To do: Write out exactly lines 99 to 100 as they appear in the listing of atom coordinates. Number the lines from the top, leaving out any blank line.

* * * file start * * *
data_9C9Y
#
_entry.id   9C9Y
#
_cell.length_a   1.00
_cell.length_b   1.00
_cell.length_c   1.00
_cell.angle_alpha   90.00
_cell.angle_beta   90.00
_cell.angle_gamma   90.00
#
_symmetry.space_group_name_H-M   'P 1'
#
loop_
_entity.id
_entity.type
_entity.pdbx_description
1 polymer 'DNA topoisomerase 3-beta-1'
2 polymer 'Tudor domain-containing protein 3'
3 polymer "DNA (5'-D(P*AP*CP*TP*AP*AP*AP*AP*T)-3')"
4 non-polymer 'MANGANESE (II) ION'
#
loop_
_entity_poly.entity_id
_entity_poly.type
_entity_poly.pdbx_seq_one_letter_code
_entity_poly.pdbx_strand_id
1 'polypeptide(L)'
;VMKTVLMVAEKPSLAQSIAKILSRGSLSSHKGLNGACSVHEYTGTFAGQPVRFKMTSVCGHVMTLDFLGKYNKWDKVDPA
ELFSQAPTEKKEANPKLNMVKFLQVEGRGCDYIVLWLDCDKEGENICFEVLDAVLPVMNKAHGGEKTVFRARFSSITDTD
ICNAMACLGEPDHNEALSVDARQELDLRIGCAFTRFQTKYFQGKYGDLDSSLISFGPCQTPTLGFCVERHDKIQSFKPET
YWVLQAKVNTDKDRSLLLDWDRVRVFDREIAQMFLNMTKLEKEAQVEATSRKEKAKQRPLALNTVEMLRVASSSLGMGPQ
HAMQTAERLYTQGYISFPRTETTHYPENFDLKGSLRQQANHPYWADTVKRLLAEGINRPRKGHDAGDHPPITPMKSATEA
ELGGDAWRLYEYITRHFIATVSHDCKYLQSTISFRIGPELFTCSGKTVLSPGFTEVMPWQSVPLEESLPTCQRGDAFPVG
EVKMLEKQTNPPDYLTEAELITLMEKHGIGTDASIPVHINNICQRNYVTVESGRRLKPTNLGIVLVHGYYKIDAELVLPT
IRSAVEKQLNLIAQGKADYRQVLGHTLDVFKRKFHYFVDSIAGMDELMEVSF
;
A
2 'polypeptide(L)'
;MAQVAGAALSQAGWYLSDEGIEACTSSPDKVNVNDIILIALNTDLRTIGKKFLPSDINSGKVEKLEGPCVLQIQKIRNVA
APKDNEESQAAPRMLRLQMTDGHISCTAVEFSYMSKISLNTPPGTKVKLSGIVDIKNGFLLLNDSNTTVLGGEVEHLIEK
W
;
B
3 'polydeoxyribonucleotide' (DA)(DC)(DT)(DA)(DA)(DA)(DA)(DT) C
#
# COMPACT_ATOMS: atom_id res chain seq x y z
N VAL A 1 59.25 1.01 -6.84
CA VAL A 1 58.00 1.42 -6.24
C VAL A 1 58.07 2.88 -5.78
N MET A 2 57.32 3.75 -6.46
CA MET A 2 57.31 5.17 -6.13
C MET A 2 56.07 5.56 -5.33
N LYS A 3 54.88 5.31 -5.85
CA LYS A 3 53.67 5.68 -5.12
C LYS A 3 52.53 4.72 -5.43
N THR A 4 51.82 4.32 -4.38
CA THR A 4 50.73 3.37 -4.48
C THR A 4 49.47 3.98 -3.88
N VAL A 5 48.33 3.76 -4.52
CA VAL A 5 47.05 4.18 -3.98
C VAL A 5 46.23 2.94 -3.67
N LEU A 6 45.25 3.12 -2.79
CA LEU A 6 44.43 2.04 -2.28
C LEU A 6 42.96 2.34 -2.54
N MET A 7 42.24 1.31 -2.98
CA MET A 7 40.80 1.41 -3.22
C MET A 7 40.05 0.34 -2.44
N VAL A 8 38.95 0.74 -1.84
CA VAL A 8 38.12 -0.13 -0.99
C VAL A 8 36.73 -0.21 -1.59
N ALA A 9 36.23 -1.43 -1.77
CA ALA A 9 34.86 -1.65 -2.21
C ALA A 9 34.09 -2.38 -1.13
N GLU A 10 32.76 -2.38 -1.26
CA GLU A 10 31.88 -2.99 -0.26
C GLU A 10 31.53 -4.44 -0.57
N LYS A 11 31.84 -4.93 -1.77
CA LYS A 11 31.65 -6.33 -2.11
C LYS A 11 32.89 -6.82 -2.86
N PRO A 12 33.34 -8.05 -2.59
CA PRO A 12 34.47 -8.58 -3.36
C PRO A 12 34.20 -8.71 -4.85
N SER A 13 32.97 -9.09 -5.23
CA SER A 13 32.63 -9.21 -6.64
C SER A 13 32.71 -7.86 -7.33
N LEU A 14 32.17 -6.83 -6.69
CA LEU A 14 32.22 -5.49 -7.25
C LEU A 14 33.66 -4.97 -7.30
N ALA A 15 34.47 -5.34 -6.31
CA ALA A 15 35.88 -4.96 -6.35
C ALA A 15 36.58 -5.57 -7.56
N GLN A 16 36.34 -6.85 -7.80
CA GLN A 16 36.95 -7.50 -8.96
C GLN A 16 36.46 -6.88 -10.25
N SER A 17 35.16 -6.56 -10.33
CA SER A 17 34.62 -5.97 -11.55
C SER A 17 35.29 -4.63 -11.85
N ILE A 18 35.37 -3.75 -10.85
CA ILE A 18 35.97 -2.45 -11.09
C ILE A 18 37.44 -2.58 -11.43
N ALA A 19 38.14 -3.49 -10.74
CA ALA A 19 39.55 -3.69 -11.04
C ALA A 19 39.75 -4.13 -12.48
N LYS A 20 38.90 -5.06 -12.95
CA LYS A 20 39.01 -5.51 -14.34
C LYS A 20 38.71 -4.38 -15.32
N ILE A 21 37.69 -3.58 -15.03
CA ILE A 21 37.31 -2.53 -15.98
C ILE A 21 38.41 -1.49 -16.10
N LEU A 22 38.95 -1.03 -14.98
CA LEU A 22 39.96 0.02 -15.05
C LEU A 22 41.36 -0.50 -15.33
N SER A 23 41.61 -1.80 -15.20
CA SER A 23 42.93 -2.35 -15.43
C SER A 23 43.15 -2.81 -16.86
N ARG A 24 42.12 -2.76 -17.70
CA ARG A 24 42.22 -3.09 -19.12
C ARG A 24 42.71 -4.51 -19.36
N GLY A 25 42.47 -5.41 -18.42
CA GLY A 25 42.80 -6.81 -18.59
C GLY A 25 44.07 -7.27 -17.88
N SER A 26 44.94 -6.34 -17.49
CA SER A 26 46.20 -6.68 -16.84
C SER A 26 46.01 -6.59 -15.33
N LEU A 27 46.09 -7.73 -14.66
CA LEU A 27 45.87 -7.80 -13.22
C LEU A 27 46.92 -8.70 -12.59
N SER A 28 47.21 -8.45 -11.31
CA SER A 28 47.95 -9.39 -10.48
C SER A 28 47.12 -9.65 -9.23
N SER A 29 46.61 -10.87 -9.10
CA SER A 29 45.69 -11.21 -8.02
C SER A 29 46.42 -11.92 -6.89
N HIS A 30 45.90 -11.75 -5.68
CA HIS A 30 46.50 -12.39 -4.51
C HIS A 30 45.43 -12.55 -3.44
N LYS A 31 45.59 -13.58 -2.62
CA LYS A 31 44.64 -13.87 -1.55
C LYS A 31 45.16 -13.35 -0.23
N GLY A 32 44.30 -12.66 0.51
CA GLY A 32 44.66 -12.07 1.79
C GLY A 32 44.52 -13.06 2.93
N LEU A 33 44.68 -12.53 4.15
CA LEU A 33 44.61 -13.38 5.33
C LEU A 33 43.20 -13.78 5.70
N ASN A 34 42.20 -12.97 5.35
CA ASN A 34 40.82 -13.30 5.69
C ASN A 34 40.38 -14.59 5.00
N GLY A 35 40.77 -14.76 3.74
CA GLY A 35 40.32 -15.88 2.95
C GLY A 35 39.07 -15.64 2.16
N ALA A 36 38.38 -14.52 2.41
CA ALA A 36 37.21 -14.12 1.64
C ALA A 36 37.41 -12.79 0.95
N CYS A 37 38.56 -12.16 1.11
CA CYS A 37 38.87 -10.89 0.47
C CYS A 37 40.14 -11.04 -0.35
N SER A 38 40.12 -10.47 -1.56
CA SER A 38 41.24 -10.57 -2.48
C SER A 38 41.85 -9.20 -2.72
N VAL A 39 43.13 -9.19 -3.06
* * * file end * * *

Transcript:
N ILE A 18 35.37 -3.75 -10.85
CA ILE A 18 35.97 -2.45 -11.09